Huglin, P. (1986). Biologie et écologie de la vigne. Lavoisier. Paris: Edition Tec & Doc.

Google Scholar

Hupperts, S. F., and Lilleskov, E. A. (2022). Predictors of taxonomic and functional composition of black spruce seedling ectomycorrhizal fungal communities along peatland drainage gradients. Mycorrhiza 32, 67–81. doi: 10.1007/s00572-021-01060-3

PubMed Abstract | CrossRef Full Text | Google Scholar

Ihrmark, K., Bödeker, I. T. M., Cruz-Martinez, K., Friberg, H., Kubartova, A., Schenk, J., et al. (2012). New primers to amplify the fungal ITS2 region – evaluation by 454-sequencing of artificial and natural communities. FEMS Microbiol. Ecol. 82, 666–677. doi: 10.1111/j.1574-6941.2012.01437.x

PubMed Abstract | CrossRef Full Text | Google Scholar

Jakucs, E., Erős-Honti, Z., Seress, D., and Kovács, G. M. (2015). Enhancing our understanding of anatomical diversity in Tomentella ectomycorrhizas characterization of six new morphotypes. Mycorrhiza 25, 419–429. doi: 10.1007/s00572-014-0622-3

PubMed Abstract | CrossRef Full Text | Google Scholar

Javis, S. G., Woodward, S., and Taylor, A. F. S. (2015). Strong altitudinal partitioning in the distributions of ectomycorrhizal fungi along a short (300 m) elevation gradient. New. Phytol. 206, 1145–1155. doi: 10.1111/nph.13315

PubMed Abstract | CrossRef Full Text | Google Scholar

Koizumi, T., and Nara, K. (2020). Ectomycorrhizal fungal communities in ice-age relict forests of Pinus pumila on nine mountains correspond to summer temperature. ISME J. 14, 189–201. doi: 10.1038/s41396-019-0524-7

PubMed Abstract | CrossRef Full Text | Google Scholar

Koizumi, T., Hattori, M., and Nara, K. (2018). Ectomycorrhizal fungal communities in alpine relict forests of Pinus pumila on Mt. Norikura, Japan. Mycorrhiza 28, 129–145. doi: 10.1007/s00572-017-0817-5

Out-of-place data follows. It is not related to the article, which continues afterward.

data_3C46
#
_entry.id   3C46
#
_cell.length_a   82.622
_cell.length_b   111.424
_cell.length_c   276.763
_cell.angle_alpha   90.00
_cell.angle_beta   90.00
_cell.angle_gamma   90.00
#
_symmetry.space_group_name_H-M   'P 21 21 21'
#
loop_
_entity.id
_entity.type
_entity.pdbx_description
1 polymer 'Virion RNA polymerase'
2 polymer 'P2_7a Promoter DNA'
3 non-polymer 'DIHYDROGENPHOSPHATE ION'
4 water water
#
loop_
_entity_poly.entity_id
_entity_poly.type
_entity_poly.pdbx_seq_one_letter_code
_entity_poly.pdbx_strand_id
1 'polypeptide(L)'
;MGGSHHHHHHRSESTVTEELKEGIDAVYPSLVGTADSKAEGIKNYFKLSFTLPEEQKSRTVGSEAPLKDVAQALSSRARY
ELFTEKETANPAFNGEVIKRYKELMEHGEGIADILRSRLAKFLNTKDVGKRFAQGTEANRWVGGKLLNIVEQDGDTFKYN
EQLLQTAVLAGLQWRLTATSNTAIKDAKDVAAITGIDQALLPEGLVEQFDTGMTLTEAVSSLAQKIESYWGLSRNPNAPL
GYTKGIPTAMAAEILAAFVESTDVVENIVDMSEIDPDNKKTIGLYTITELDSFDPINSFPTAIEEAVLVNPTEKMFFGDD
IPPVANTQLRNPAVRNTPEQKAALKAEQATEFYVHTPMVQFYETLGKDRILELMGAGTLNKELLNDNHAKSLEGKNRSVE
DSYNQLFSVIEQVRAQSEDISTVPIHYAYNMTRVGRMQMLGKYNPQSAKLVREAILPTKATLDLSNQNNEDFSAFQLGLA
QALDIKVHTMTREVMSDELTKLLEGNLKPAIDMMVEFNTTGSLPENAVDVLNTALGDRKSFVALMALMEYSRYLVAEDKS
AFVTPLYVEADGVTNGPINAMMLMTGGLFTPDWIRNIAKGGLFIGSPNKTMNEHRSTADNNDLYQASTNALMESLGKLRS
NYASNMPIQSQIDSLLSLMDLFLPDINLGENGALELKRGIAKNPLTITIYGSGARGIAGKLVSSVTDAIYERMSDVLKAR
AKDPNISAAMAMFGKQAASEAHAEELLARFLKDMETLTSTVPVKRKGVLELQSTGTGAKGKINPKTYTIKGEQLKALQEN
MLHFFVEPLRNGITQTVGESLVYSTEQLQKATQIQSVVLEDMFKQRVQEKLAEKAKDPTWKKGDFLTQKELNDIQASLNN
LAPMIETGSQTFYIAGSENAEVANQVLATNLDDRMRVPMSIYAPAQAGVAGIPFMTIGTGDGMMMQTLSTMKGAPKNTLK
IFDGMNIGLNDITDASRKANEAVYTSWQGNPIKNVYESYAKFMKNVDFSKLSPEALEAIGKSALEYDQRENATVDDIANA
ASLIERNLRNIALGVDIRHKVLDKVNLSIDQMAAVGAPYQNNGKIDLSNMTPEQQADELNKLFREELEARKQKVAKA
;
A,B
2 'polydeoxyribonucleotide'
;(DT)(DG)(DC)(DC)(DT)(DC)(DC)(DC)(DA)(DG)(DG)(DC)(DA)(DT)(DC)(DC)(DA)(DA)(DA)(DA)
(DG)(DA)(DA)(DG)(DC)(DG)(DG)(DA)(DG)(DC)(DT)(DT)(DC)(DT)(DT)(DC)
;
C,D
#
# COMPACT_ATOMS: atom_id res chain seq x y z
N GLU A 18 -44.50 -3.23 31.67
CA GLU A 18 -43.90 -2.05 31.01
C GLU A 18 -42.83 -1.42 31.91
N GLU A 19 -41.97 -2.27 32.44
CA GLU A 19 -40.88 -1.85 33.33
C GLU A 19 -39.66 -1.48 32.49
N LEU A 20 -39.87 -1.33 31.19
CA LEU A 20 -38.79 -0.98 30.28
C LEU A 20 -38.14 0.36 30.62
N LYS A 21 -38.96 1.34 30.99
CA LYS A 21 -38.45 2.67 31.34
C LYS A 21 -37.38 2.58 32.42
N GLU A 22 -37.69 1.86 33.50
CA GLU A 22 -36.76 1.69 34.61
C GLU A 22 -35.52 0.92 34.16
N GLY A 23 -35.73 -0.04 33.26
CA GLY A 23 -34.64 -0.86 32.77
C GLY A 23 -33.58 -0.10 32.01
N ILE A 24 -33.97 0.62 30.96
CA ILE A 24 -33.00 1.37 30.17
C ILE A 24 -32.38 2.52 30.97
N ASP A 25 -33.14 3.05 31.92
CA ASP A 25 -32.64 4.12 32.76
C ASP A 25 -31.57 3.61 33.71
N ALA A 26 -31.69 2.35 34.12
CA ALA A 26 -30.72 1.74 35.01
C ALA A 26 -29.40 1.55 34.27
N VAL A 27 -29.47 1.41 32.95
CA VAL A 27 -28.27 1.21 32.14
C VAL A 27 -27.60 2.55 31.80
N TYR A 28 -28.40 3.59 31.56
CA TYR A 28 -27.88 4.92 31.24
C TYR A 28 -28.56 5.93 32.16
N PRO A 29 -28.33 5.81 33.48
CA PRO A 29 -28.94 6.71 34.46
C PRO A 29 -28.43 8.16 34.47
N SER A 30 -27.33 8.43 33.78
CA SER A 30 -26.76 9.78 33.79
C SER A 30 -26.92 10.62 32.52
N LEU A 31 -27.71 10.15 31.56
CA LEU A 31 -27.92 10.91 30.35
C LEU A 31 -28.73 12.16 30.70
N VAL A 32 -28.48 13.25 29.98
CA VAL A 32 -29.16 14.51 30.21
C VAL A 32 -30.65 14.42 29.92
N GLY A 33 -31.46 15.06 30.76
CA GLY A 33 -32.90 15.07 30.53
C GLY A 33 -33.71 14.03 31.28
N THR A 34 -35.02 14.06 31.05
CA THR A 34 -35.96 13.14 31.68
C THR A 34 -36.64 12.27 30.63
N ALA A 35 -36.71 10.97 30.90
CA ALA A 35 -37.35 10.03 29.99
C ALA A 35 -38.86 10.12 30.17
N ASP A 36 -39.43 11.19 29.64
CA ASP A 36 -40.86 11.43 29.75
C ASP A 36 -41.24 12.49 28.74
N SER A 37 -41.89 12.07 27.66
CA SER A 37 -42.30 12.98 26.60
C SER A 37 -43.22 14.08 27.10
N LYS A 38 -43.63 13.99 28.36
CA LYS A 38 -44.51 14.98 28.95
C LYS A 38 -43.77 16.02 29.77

PubMed Abstract | CrossRef Full Text | Google Scholar

Kõljalg, U., Dahlberg, A., Taylor, A. F. S., Larsson, E., Hallenberg, N., Stenlid, J., et al. (2000). Diversity and abundance of resupinate thelephoroid fungi as ectomcorrhizal symbionts in Swedish boreal forests. Mol. Ecol. 9, 1985–1996. doi: 10.1046/j.1365-294x.2000.01105.x

PubMed Abstract | CrossRef Full Text | Google Scholar

Kõljalg, U., Nilsson, R. H., Abarenkov, K., Tedersoo, L., Taylor, A. F. S., Bahram, M., et al. (2013). Towards a unified paradigm for sequence-based identification of Fungi. Mol. Ecol. 22, 5271–5277. doi: 10.1111/mec.12481

PubMed Abstract | CrossRef Full Text | Google Scholar

Kovács, G. M., and Jakucs, E. (2006). Morphological and molecular comparison of white truffle ectomycorrhizae. Mycorrhiza 16, 567–574. doi: 10.1007/s00572-006-0071-8

PubMed Abstract | CrossRef Full Text | Google Scholar

Kutszegi, G., Siller, I., Dima, B., Takács, K., Merényi, Z., Varga, T., et al. (2015). Drivers of macrofungal species composition in temperate forests, West Hungary: Functional groups compared. Fungal Ecol. 17, 69–83. doi: 10.1016/j.funeco.2015.05.009

CrossRef Full Text | Google Scholar